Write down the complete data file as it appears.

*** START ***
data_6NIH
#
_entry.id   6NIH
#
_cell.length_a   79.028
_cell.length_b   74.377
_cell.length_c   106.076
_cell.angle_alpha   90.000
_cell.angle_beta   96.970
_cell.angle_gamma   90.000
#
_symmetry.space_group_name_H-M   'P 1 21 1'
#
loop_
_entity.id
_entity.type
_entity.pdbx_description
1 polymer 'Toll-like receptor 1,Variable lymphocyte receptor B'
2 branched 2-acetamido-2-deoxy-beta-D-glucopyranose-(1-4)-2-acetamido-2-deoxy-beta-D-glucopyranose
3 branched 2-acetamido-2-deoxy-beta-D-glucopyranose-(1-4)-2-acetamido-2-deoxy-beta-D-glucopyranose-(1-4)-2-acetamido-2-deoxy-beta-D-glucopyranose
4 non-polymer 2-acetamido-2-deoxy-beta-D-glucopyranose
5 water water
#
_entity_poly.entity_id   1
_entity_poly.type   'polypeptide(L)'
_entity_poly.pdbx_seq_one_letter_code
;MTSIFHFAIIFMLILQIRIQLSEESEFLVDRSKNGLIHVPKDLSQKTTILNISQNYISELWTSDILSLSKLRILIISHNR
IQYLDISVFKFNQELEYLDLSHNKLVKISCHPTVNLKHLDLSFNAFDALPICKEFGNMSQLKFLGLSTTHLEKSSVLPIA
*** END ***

data_6NIH
#
_entry.id   6NIH
#
_cell.length_a   79.028
_cell.length_b   74.377
_cell.length_c   106.076
_cell.angle_alpha   90.000
_cell.angle_beta   96.970
_cell.angle_gamma   90.000
#
_symmetry.space_group_name_H-M   'P 1 21 1'
#
loop_
_entity.id
_entity.type
_entity.pdbx_description
1 polymer 'Toll-like receptor 1,Variable lymphocyte receptor B'
2 branched 2-acetamido-2-deoxy-beta-D-glucopyranose-(1-4)-2-acetamido-2-deoxy-beta-D-glucopyranose
3 branched 2-acetamido-2-deoxy-beta-D-glucopyranose-(1-4)-2-acetamido-2-deoxy-beta-D-glucopyranose-(1-4)-2-acetamido-2-deoxy-beta-D-glucopyranose
4 non-polymer 2-acetamido-2-deoxy-beta-D-glucopyranose
5 water water
#
_entity_poly.entity_id   1
_entity_poly.type   'polypeptide(L)'
_entity_poly.pdbx_seq_one_letter_code
;MTSIFHFAIIFMLILQIRIQLSEESEFLVDRSKNGLIHVPKDLSQKTTILNISQNYISELWTSDILSLSKLRILIISHNR
IQYLDISVFKFNQELEYLDLSHNKLVKISCHPTVNLKHLDLSFNAFDALPICKEFGNMSQLKFLGLSTTHLEKSSVLPIA